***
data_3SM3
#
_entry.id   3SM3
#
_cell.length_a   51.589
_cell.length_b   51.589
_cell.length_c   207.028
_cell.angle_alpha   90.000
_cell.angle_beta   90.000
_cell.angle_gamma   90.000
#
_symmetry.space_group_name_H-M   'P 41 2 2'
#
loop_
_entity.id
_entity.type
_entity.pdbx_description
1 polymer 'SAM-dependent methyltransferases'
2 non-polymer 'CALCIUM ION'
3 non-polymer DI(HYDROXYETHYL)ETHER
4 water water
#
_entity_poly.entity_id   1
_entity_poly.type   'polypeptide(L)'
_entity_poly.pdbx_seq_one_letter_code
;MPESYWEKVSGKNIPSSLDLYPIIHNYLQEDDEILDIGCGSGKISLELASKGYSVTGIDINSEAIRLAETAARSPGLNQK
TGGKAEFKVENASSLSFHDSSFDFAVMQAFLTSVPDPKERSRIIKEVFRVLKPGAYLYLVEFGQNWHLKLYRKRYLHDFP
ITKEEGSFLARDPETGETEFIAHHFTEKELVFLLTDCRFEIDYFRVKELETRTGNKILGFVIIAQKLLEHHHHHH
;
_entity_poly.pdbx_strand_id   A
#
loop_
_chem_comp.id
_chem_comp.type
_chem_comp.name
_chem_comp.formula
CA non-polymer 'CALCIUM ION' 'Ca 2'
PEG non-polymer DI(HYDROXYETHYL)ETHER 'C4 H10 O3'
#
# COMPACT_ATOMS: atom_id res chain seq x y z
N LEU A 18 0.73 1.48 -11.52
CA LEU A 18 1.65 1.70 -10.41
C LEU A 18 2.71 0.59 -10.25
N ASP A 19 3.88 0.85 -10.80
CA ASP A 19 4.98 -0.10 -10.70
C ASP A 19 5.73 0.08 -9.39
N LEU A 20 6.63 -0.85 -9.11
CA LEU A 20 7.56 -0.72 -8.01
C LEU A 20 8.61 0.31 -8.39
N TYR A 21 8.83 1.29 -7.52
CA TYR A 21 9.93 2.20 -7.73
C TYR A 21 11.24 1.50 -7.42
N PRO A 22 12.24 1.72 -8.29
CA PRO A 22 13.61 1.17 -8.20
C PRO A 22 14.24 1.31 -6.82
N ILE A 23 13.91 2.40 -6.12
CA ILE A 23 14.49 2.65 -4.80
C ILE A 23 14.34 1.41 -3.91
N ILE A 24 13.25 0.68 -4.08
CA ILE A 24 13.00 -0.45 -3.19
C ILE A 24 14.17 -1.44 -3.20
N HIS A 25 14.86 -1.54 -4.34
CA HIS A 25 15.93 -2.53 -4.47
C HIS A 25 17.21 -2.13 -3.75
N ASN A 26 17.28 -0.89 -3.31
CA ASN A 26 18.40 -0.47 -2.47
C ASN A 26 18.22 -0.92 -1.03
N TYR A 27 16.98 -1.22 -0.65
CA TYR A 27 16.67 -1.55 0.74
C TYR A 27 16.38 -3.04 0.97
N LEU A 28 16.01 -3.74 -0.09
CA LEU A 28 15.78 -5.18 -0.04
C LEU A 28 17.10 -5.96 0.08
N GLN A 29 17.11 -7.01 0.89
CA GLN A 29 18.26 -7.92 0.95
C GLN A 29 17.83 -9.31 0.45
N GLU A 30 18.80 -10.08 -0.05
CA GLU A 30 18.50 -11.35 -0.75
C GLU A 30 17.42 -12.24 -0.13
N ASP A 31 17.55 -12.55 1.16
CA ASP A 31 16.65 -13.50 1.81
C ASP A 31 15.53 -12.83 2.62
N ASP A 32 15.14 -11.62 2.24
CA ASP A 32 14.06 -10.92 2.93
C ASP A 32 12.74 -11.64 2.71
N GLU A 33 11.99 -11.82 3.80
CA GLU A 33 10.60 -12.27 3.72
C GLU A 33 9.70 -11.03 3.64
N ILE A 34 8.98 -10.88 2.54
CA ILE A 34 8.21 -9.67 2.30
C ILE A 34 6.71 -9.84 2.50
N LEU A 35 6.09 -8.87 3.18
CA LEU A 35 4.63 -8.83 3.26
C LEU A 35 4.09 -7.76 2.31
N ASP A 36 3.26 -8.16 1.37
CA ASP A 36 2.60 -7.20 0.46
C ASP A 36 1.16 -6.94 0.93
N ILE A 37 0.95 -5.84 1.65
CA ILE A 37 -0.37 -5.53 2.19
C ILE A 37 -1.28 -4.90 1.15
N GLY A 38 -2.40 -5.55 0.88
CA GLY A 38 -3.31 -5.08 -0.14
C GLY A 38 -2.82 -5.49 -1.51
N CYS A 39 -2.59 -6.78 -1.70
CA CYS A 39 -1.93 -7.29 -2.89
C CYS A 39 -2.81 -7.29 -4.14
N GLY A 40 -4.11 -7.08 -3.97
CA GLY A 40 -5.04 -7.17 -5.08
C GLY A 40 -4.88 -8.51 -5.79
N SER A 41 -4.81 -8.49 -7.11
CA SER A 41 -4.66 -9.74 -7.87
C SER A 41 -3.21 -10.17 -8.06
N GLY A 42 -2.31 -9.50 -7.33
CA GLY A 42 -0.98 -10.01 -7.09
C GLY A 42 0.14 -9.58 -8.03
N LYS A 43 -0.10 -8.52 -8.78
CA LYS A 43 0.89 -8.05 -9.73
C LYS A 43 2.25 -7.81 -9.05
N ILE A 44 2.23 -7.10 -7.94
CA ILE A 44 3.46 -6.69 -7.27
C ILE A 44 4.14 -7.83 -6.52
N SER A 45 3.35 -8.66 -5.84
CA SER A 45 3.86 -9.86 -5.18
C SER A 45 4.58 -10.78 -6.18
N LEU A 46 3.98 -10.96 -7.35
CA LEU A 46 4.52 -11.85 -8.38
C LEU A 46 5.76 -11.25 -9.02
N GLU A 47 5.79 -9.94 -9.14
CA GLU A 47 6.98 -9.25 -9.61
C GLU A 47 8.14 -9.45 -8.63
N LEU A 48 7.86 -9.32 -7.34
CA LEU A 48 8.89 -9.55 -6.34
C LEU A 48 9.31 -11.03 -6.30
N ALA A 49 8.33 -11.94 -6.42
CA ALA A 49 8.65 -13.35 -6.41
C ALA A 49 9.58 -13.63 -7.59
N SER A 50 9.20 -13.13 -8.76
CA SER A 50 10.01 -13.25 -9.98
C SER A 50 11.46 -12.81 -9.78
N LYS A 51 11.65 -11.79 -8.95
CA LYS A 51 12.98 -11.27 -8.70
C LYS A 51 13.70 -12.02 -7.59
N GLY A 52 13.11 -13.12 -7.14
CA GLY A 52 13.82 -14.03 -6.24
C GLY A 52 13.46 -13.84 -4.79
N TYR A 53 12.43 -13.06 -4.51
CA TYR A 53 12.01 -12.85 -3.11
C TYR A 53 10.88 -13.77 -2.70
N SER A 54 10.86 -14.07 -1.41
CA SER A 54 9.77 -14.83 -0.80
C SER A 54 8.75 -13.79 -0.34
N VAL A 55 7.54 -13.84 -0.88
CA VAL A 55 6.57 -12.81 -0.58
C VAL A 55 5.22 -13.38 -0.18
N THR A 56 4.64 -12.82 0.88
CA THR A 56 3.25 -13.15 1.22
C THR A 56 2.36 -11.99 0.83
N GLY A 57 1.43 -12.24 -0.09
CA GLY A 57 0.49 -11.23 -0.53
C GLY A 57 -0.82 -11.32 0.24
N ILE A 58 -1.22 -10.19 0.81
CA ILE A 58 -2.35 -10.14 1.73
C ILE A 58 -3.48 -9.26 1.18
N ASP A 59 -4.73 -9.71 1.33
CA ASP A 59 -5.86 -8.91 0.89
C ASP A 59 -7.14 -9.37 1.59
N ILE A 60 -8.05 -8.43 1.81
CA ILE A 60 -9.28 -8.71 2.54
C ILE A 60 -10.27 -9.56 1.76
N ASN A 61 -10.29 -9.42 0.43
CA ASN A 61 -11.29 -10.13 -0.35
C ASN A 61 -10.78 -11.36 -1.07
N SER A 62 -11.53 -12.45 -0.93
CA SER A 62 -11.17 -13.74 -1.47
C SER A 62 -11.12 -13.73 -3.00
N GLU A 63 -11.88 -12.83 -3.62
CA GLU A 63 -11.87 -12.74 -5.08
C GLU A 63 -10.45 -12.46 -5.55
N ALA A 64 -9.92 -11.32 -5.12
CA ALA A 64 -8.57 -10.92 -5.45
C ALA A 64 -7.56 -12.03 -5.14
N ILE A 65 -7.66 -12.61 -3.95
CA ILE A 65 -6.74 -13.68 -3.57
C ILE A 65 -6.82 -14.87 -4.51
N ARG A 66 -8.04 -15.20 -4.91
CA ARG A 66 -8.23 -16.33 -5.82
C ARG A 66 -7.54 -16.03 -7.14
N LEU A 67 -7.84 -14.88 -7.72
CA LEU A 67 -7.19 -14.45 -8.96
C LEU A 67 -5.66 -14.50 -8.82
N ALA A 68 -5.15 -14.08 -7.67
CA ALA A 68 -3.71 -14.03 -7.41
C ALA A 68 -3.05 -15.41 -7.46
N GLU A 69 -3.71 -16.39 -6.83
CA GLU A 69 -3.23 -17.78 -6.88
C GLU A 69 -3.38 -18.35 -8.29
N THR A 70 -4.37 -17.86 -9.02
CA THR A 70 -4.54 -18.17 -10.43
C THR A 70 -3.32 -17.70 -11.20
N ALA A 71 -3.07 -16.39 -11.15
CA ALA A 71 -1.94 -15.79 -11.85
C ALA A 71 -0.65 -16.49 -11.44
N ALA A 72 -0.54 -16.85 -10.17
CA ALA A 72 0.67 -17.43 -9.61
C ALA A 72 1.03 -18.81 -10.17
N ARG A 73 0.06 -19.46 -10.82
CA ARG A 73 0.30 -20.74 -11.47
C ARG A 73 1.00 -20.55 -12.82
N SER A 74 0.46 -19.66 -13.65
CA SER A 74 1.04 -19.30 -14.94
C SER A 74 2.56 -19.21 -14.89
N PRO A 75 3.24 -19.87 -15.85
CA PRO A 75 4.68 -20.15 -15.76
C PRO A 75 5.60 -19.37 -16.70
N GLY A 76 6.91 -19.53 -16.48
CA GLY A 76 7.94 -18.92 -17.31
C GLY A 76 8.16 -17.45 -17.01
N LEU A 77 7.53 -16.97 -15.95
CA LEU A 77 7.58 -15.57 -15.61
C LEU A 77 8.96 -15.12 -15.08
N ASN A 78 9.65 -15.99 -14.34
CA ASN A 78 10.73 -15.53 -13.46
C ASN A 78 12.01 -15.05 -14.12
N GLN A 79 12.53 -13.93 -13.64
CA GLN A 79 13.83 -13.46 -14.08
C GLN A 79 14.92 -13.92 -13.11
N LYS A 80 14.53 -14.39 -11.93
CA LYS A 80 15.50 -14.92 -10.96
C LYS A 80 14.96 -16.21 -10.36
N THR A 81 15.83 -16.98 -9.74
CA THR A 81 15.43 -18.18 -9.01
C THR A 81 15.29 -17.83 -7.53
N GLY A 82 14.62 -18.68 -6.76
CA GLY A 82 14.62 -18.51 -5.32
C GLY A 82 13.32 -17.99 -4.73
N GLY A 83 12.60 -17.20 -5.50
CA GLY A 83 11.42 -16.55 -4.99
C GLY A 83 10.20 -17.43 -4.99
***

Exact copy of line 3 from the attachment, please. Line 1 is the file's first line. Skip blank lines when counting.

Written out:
_entry.id   3SM3